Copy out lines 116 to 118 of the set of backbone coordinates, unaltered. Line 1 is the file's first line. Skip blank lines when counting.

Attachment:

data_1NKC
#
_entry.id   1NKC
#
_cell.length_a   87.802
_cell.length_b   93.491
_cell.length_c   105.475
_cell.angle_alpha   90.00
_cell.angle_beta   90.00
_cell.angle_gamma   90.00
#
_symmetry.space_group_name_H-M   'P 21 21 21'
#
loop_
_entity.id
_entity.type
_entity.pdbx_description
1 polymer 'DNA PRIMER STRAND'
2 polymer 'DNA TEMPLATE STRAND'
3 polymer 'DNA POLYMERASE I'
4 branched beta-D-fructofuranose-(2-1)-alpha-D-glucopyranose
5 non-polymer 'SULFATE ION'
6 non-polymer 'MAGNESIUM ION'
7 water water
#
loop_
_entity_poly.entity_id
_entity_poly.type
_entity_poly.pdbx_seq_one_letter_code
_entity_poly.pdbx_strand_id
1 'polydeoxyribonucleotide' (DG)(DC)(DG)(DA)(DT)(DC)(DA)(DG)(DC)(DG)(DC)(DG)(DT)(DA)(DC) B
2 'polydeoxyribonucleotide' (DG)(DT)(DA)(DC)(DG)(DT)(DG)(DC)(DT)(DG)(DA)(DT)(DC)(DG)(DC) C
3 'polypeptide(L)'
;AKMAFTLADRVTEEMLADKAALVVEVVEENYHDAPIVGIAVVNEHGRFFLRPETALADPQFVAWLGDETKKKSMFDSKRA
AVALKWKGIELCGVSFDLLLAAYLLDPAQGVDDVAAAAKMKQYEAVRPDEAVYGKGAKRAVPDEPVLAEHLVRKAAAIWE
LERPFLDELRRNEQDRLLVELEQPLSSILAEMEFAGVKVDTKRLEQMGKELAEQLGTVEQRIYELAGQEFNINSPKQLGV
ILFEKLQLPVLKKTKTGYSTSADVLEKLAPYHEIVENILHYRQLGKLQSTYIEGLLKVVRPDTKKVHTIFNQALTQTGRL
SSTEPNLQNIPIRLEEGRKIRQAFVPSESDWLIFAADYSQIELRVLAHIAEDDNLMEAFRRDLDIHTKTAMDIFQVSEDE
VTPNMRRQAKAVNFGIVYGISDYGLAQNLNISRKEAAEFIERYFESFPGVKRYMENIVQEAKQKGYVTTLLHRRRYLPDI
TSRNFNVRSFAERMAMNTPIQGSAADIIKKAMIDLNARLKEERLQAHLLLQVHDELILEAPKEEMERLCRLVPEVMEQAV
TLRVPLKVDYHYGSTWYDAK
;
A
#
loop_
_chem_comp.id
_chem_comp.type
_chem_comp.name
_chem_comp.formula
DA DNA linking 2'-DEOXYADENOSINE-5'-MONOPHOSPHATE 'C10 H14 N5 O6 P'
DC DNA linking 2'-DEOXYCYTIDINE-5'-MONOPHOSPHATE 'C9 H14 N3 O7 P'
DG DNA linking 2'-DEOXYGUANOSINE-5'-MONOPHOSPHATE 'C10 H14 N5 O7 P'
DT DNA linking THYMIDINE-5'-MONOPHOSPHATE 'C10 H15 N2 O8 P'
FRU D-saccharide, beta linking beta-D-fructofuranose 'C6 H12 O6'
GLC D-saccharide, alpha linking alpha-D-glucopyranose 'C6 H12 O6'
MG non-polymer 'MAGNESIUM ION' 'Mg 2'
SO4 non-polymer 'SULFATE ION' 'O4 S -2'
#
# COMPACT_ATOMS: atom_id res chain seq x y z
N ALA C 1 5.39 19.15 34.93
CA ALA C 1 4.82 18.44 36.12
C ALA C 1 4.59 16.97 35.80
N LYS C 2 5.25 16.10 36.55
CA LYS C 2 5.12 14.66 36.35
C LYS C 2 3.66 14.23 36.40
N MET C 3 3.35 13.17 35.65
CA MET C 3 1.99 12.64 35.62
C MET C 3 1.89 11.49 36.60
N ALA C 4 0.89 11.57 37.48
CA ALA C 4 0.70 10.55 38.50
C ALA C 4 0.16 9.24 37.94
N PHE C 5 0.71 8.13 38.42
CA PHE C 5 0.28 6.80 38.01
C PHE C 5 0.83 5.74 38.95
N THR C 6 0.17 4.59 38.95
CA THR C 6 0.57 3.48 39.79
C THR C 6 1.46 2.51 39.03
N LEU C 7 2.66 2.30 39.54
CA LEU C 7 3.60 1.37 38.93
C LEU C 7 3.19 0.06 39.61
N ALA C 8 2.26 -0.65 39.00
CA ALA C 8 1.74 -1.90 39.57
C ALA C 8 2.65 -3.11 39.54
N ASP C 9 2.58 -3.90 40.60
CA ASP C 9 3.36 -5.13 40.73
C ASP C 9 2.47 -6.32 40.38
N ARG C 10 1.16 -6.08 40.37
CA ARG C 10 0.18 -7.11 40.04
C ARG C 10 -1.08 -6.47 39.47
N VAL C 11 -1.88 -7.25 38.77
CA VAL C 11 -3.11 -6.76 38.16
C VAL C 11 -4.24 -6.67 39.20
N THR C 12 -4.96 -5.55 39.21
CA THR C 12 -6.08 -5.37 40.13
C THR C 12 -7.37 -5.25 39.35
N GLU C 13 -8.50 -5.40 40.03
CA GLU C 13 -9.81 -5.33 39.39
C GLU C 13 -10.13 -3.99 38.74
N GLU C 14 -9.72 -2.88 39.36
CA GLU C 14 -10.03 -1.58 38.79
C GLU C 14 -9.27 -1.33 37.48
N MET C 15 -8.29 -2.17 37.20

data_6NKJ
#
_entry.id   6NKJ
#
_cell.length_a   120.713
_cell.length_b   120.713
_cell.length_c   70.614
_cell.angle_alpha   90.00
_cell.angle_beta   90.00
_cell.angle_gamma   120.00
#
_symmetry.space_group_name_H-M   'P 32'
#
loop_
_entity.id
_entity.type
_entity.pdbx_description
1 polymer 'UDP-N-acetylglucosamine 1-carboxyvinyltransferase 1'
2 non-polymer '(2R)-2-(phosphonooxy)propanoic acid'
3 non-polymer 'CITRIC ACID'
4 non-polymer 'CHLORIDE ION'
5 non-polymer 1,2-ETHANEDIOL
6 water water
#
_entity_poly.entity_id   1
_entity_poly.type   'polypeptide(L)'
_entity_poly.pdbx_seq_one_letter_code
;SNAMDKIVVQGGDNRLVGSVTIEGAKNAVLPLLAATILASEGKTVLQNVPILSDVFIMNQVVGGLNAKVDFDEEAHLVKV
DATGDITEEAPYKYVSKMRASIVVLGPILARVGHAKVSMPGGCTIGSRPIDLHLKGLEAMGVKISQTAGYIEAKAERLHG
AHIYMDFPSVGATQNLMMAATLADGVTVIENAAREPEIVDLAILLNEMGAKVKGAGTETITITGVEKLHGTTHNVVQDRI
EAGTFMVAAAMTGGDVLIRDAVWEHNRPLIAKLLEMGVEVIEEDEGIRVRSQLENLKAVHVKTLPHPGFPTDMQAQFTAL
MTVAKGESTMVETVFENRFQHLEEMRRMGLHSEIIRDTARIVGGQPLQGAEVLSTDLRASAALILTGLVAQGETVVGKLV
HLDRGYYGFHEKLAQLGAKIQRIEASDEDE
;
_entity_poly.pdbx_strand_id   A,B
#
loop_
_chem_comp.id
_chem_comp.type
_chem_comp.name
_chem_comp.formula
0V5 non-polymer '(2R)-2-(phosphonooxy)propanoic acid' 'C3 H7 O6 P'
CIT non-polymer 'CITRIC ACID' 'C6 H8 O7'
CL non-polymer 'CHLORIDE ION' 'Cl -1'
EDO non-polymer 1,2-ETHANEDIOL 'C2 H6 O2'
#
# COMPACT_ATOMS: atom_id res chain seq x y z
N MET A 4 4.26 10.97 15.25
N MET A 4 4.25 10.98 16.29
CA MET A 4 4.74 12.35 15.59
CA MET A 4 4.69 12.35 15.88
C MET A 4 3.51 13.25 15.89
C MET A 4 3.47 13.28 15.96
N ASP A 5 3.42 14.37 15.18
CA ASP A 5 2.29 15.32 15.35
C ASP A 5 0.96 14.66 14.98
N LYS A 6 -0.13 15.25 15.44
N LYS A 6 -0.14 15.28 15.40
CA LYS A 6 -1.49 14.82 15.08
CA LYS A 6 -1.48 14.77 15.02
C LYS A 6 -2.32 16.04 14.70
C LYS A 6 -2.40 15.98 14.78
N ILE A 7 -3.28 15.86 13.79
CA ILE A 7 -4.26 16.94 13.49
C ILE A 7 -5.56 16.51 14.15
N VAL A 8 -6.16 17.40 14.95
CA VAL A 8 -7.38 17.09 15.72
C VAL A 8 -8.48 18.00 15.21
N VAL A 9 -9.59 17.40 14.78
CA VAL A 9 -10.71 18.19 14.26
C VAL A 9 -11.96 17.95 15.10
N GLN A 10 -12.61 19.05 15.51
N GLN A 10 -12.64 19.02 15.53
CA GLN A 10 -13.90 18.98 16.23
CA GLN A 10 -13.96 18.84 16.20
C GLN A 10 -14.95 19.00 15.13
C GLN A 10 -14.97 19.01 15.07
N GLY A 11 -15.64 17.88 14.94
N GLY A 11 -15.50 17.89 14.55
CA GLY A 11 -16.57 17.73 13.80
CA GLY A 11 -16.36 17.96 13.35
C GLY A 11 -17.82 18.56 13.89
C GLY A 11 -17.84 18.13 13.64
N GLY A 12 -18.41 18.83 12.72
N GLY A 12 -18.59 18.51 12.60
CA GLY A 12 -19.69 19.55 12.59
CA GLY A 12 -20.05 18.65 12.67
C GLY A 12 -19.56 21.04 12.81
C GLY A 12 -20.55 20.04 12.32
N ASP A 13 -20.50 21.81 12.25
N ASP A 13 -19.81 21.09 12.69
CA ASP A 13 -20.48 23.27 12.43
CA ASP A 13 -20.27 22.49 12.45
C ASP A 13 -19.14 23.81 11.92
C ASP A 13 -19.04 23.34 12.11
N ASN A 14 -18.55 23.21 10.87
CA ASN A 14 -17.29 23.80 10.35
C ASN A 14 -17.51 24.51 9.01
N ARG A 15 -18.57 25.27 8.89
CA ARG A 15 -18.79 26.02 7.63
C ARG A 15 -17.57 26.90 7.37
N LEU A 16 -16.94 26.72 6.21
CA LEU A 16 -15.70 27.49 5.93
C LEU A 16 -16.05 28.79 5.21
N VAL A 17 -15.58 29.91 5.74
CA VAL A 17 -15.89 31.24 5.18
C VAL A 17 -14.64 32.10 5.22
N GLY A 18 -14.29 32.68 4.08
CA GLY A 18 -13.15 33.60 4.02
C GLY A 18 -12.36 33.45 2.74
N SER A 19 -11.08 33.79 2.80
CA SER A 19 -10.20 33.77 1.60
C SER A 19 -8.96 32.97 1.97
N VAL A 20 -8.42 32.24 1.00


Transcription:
loop_
_entity.id
_entity.type